“Not equal are those believers who sit (at home) and receive no hurt, and those who strive and fight in the cause of God with their goods and their persons. God hath granted a grade higher to those who strive and fight with their goods and persons than to those who sit (at home). Unto all (in Faith) Hath God promised good: But those who strive and fight Hath He distinguished above those who sit (at home) by a special reward” – Quran 4:95
The above Quranic verse urges (sanctions) Muslims to ‘fight in the cause of God’. Fighting in the cause of God, does not mean killing of civilians. Muslims are told in the passage to fight oppression, practiced against them or against others (i.e., non-Muslims). The objective of Jihad (‘Fighting in the cause of God’) is to protect religious freedom for all. The following Quranic passage proves what the meaning for ‘fight in the cause of God’ means,
And what is [the matter] with you that you fight not in the cause of God and [for] the oppressed among men, women, and children who say, “Our Lord, take us out of this city of oppressive people and appoint for us from Yourself a protector and appoint for us from Yourself a helper?” – Quran 4:75
The above verse makes it evident that fighting in the cause of God is to free people from oppression, persecution from tyrants. Quranic verse 4:95, Allah says, how can those who fight and those who do nothing be the same level (in reward) in the sight of Him? Of course they’re not equal! Those who fought and helped the oppressed will get reward from their Lord.
Witnesses to Faith? – Martyrdom in Christianity and Islam Brian Wicker
“The prophet is instructed only to ‘urge on the believers’ (4:64). The Qur’an – and the Hadith at greater length – urge the Muslim fighters (those who are defending themselves or the oppressed) in the strongest way, by showing the just cause, showing the bad conduct of the enemy and promising great rewards in the afterlife for those who make such sacrifices.
The exhortations in the Qur’an to Muslims to fight ‘in the cause of God’ (for example, 4:95) also bear witness that not everyone actually did so. Even when some Muslims ‘turned back’ at the Battle of Uhud, in a premature bid to take booty, so causing the Muslims to lose the battle, the Qur’an endorses the ‘lenient’ attitude of the Prophet (pbuh) towards them (3:159).” 
Dr. Ingrid Mattson
It is in this context that the Qur’an asserts the superiority of those who are willing to sacrifice for the good of the community by offering themselves for military service (the Mujahid/Mujahidun):
That the Medinan revelations pay significant attention to situations of conflict is not surprising, given that the Muslim community was engaged in numerous battles during this period. Military force was used to secure the Medinan City-State, to protect its citizens and allies, to ensure the viability of trade, to recover property unjustly confiscated from the Muhajirun, and finally, to overthrow the Meccan regime. In the Battles of Badr,
Uhud, Khandaq, and in other smaller skirmishes, many Muslims (and some of their non-Muslim allies) lost their lives. The Qur’an reassures the community that such sacrifice, when made for just cause, is one of the highest forms of witnessing to one’s belief’s. Although he or she has lost his or her life, the believer who dies fighting for righteous cause gains eternal life in the presence of God…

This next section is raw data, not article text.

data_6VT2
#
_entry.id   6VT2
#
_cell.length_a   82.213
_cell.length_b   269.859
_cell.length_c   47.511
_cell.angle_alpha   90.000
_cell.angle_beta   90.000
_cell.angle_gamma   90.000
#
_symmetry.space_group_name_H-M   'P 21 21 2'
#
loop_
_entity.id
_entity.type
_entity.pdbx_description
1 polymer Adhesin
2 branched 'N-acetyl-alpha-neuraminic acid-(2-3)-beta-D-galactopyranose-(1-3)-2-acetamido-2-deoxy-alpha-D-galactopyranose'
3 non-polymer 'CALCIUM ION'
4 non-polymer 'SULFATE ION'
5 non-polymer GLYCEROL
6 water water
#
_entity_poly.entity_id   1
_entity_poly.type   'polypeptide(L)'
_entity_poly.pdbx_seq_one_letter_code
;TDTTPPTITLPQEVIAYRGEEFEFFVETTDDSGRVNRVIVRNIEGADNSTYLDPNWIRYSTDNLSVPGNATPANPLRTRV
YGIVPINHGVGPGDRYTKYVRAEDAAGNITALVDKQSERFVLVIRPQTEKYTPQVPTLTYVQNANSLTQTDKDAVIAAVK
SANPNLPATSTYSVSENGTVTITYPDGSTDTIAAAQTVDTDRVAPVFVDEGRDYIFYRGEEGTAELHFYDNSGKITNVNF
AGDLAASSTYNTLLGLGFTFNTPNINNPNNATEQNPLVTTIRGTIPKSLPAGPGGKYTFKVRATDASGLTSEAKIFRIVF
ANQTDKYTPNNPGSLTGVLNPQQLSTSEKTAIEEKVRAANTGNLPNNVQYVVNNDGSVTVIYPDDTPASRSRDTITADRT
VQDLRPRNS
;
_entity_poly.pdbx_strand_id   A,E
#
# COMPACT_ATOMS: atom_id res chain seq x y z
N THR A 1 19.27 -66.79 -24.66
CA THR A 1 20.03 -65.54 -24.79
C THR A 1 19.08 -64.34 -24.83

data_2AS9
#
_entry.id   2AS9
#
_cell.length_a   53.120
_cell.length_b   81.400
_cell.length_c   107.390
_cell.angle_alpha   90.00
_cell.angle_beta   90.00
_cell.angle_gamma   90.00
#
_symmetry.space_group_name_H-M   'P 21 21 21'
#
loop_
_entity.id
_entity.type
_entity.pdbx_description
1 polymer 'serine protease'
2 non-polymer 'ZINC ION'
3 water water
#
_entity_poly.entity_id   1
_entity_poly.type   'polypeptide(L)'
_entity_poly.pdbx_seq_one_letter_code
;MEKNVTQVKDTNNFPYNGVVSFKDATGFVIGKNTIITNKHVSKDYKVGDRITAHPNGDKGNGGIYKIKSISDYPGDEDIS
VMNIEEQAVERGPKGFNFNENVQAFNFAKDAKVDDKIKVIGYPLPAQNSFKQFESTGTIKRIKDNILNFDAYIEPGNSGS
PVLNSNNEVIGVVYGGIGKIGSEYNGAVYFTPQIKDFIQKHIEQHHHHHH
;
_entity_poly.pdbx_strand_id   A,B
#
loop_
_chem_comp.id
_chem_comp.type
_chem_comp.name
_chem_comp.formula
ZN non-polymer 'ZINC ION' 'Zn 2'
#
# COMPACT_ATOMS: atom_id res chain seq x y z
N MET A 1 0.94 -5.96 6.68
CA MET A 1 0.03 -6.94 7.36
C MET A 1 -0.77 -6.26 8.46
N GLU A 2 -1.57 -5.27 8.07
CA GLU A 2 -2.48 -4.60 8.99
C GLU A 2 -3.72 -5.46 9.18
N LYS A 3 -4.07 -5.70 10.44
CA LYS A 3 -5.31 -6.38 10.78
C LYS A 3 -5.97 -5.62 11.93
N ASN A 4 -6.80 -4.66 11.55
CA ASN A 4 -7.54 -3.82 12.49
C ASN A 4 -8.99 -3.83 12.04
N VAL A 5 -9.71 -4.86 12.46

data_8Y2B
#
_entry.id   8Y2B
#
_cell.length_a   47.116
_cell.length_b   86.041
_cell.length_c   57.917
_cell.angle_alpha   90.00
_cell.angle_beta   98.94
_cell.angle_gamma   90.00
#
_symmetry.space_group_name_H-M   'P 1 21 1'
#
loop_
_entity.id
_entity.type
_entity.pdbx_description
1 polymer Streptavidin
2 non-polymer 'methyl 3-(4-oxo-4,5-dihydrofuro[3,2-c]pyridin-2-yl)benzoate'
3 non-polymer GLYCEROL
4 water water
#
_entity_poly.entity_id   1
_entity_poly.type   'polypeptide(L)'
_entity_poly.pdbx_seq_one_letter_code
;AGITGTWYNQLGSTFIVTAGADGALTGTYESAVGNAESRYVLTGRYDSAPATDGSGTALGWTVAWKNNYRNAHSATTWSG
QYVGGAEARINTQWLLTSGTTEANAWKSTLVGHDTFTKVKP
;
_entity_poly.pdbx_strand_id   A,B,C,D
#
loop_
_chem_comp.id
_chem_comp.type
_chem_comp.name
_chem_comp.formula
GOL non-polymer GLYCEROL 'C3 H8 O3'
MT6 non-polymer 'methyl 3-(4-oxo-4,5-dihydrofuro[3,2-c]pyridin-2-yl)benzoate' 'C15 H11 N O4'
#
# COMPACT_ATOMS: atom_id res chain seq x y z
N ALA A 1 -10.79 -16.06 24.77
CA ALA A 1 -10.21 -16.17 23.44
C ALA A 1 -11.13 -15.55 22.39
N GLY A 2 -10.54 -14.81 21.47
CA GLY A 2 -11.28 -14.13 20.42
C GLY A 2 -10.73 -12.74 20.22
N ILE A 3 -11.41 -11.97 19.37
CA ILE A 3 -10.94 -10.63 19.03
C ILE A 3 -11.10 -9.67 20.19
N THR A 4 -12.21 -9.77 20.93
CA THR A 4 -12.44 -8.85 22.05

Classical scholar Imam Fakhr al-Din al-Razi (1149 – 1210) writes in his Tafsir al Kabir on Quran 4:95,
“The Shi’ah say: This ayah proves that Ali bin abi Talib is superior to Abu Bakr, and that is because Ali waged more jihad. So the proportion in which there appears to be a difference in the matter is Abu Bakr was from those who sit back (more) and Ali was from those who stand (to fight more). If it was like that, then it would be necessary that Ali be superior to him due to His Saying,
Allah has preferred those who strive over those who sit back with a tremendous reward.So it is said to them (the Shi’ah): Certainly, the undertaking (of jihad) of Ali was more than the undertaking of Rasulullah. For that, you must impose the same rule of this ayah that Ali be superior to Rasulullâh.
No intelligent person says this. So if you say: Certainly, the mujahadah of Rasulullah with the kuffar was greater than the mujahadah of Ali with them, because Rasulullah strove against the kuffar with establishment of proofs, proclamation, and eliminating doubt and misguidance. So this jihad is more complete than that jihad. So we say: all of you accept from us his example in the right of Abu Bakr.
That is because when Abu Bakr embraced Islam in the earliest (period of nubuwwah), he was occupied in (bringing) Islam to all the people until ‘Uthmân bin Affan, Talha, Zubair, Sa’d bin abi Waqqas and ‘Uthman bin Madh’un embraced Islam at his hands.
He would overdo (himself) in encouraging the people in iman (faith) and in the protection of Muhammad with his own self and wealth. Ali during that time was a child. No one embraced Islam from his words and he was not able to protect Muhammad. So the jihad of Abu Bakr was superior to the jihad of Ali from two aspects.
First: That the jihad of Abu Bakr was during the the first period (of nubuwwah) when Islam was at the point of weakness. As for Ali, it only became apparent in Madinah in battles. Islam during that time was strong.
Second: That the jihad of Abu Bakr was by da’wah to Din (religion) and most of those major sahabah (of the ten who were promised jannah) embraced Islam at his hands. This kind of jihad is the occupation of the Nabi. As for the jihad of Ali, then it was by fighting. And there is no doubt that the first is superior than the other.” (Tafsir al-Kabir lir-Razi, by Imam Fakhr al-Din al-Razi, volume 11, page 10, online source,
 Witnesses to Faith? – Martyrdom in Christianity and Islam Brian Wicker page 158
 The Story of the Qur’an: Its History and Place in Muslim Life By Ingrid Mattson